In Speech, Clinton Reasserts Herself in US Foreign Policy

By LaFranchi, Howard | The Christian Science Monitor, July 15, 2009 | Go to article overview

In Speech, Clinton Reasserts Herself in US Foreign Policy


LaFranchi, Howard, The Christian Science Monitor


Secretary of State Hillary Rodham Clinton on Wednesday delivered a blueprint for American diplomacy in the 21st century, rejecting claims of America's waning power and asserting that the United States can still lead the world. That can be done, she said, through broader global partnerships, enhanced resources geared to an interdependent world, and guidance from American values.

Secretary Clinton chose the occasion of a speech to the Council on Foreign Relations in Washington to offer her plan for diplomatic action.

Increasingly over recent weeks, she had been judged by some Washington political observers to be almost absent from the foreign- policy scene as President Obama named a number of special envoys for international issues and delivered speeches from foreign venues on aspects of his global vision.

The former first lady, senator, and presidential candidate dubbed the still-new century a time for "smart power." She defined that term as "the intelligent use of all means at our disposal," from military and technological to the scientific and human-resource- based.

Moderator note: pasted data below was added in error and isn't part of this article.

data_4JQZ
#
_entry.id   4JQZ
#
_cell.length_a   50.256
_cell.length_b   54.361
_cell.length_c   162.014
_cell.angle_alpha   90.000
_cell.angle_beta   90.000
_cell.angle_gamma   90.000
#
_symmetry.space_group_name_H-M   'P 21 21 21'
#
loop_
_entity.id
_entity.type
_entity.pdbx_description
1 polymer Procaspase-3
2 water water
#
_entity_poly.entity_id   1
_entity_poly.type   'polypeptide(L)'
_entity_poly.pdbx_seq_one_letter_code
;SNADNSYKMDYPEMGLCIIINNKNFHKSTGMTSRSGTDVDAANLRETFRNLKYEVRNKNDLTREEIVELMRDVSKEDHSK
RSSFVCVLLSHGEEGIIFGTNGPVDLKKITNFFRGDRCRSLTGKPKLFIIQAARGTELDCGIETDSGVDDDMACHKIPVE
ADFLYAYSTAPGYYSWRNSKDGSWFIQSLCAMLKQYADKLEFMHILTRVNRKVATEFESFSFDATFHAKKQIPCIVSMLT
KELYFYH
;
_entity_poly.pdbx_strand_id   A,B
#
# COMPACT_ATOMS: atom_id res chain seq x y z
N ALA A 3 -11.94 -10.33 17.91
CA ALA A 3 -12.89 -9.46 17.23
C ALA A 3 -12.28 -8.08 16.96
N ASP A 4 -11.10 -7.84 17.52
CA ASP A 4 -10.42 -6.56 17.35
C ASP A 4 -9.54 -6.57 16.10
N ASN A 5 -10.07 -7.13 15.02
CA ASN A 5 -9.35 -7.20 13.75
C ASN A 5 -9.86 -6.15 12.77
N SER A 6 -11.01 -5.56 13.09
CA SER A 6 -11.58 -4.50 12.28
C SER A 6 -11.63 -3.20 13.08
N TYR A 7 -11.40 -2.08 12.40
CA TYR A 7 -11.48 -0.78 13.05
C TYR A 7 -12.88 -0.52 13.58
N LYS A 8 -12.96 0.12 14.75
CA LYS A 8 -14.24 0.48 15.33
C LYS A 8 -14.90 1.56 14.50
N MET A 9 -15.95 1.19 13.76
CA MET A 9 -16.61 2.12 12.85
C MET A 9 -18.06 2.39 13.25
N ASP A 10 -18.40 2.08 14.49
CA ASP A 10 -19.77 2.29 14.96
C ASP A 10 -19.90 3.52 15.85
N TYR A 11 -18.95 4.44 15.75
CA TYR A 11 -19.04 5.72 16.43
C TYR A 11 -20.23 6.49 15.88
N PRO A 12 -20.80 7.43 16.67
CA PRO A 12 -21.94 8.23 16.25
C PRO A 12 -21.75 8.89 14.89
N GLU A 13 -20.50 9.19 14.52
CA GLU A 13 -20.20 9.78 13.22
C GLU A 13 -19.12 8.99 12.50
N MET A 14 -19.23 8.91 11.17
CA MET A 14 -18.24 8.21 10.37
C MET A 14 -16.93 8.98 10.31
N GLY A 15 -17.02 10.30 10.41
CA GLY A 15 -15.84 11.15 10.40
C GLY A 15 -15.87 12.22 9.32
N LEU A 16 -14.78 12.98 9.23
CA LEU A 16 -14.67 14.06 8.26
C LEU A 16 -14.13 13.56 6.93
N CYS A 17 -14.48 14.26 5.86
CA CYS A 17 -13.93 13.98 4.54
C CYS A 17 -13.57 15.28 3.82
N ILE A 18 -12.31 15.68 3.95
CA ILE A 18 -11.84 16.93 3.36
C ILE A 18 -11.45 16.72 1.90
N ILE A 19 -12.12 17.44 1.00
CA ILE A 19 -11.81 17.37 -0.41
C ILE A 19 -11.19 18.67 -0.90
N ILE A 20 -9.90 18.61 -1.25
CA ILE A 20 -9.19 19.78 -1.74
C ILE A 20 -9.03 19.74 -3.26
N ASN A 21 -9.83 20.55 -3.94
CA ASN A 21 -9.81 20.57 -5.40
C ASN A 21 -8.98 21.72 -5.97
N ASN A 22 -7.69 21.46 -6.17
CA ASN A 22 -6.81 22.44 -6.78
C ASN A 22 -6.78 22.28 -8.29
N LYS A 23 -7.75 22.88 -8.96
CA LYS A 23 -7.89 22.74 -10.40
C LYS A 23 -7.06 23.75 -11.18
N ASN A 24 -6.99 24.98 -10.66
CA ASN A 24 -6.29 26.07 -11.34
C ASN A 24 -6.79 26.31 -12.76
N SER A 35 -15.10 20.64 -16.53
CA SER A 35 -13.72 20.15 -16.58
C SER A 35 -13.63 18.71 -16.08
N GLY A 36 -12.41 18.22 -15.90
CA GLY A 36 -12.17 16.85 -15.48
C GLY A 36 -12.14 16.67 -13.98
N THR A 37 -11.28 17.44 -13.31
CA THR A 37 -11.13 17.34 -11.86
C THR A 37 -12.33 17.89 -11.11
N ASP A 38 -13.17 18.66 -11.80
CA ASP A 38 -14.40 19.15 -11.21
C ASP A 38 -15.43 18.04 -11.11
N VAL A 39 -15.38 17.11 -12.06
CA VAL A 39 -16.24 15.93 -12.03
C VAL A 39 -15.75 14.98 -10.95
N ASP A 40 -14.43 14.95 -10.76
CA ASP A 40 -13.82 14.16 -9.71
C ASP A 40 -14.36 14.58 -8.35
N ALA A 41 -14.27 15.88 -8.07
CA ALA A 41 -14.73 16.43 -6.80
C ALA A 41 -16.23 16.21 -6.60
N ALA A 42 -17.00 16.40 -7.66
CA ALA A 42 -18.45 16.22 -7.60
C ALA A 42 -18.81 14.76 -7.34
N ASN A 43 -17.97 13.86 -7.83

Clinton noted at the outset of her speech that a former occupant of her post had advised her, "Don't try to do too much." But she said that a world of climate change, an economic crisis, destabilizing extremism, and threatened pandemics - even as America fights two wars - place a burden on the US for not just more, but a new kind of leadership.

"America will always be a world leader as long as we remain true to our values and embrace policies that keep us abreast of the times," she said.

Some foreign-policy experts who attended the speech praised Clinton for a thorough and impassioned - if at times somewhat wonky - presentation of Mr. Obama's vision of diplomacy through greater engagement, particularly with adversaries. But some said it was a perspective that places too much importance on what America does or doesn't do to explain why other powers act the way they do, and how they can be brought to act differently. …

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